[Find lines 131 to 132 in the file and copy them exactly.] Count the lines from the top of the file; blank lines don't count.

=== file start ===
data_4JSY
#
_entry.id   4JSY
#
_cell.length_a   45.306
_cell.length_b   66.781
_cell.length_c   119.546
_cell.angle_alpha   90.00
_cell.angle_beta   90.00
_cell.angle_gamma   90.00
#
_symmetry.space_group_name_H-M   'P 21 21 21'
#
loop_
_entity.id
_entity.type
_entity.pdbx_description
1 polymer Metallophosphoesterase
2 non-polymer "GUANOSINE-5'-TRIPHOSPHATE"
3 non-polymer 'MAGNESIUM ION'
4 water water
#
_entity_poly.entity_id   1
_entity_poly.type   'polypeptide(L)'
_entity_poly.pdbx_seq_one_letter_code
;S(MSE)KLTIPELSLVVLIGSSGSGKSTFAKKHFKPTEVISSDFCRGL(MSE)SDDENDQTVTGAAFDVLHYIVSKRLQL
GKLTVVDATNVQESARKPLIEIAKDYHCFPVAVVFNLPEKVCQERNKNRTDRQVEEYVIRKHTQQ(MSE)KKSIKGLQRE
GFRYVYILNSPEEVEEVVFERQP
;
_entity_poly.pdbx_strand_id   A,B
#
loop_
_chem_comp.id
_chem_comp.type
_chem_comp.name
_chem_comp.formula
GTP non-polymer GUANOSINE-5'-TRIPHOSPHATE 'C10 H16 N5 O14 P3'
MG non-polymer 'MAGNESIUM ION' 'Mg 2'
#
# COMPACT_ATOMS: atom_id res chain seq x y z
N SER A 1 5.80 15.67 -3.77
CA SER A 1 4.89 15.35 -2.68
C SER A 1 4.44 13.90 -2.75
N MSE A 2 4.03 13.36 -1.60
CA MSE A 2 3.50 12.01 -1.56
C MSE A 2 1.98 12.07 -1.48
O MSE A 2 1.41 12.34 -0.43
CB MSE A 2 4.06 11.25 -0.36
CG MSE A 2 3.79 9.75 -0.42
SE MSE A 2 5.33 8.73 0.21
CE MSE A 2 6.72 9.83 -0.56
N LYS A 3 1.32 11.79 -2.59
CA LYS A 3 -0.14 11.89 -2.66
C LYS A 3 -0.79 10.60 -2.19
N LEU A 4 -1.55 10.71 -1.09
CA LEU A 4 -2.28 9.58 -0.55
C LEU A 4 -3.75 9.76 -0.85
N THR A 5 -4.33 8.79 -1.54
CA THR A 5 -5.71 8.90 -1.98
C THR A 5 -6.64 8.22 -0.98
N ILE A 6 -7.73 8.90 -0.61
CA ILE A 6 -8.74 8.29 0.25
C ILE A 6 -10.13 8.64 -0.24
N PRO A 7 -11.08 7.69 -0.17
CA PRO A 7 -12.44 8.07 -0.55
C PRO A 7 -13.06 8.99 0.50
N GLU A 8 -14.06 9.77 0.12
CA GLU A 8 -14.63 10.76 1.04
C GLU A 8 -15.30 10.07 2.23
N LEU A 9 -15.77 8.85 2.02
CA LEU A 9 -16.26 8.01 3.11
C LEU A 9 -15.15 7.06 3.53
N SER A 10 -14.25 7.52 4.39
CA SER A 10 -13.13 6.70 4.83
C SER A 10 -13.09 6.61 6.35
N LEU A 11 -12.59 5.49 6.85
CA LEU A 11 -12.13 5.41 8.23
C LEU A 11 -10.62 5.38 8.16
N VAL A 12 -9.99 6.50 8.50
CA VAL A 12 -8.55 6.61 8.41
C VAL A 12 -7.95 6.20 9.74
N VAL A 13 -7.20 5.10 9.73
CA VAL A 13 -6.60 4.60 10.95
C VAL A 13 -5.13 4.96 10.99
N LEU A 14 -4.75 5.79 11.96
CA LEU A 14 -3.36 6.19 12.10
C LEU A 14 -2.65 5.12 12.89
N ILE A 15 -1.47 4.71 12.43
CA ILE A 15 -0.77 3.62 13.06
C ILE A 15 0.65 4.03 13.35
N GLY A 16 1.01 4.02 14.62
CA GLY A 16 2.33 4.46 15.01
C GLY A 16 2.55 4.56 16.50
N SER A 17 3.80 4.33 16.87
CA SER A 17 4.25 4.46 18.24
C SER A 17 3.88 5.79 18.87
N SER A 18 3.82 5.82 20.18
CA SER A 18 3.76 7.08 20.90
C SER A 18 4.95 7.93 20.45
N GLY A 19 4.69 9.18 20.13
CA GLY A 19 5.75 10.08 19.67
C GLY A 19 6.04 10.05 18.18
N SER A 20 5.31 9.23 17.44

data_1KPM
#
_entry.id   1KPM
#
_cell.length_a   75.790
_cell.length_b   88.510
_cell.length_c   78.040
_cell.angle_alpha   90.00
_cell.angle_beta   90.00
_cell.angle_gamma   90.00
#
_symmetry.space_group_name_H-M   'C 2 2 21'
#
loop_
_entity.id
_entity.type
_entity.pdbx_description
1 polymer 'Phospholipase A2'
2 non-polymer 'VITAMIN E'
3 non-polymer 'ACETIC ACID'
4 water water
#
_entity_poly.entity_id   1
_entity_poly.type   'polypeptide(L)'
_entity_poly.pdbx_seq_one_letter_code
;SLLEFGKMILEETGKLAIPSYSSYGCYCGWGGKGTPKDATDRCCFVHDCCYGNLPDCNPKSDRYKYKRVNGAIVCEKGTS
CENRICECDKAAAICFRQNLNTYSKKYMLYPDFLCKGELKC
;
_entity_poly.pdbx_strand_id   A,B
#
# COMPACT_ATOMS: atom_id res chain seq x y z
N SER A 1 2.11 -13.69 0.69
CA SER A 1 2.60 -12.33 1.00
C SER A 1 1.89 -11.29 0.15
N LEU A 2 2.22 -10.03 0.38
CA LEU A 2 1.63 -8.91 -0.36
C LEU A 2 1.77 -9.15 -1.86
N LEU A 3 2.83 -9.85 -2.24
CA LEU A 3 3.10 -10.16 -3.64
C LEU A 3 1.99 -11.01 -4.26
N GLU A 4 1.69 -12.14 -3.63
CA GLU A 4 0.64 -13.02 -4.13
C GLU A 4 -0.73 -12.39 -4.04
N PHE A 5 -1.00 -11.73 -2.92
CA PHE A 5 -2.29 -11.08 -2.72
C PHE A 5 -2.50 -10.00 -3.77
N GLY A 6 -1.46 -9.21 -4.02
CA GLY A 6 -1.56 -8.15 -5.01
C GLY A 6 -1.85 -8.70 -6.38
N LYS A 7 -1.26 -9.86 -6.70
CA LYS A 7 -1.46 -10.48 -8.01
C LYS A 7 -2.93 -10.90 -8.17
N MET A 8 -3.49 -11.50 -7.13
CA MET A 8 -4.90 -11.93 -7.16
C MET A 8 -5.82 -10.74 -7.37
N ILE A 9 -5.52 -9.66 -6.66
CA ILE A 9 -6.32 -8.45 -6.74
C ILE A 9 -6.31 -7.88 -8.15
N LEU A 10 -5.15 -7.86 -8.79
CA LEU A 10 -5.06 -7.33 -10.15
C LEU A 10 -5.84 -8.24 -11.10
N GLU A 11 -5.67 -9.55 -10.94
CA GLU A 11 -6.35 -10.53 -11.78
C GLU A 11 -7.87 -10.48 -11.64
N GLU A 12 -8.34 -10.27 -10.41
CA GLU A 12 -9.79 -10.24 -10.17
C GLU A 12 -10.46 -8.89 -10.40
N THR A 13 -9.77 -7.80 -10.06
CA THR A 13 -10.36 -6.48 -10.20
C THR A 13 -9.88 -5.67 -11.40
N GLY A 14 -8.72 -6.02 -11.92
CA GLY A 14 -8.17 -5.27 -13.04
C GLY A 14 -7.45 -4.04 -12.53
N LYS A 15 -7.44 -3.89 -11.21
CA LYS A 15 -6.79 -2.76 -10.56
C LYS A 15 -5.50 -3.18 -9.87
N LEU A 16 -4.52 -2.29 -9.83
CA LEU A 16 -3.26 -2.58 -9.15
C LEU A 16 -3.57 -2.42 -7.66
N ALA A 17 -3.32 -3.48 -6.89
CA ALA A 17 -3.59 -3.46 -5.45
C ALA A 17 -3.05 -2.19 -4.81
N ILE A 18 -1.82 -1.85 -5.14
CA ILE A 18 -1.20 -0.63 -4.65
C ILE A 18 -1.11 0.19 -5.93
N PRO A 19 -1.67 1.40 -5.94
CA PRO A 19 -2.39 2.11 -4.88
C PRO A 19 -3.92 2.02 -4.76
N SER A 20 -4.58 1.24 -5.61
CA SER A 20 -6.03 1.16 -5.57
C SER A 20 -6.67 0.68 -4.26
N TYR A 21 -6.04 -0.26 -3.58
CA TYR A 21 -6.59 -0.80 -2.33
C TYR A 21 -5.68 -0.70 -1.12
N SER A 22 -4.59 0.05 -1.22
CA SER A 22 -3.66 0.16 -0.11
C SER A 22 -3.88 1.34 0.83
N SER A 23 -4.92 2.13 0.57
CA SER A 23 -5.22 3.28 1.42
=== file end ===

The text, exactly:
;
_entity_poly.pdbx_strand_id   A,B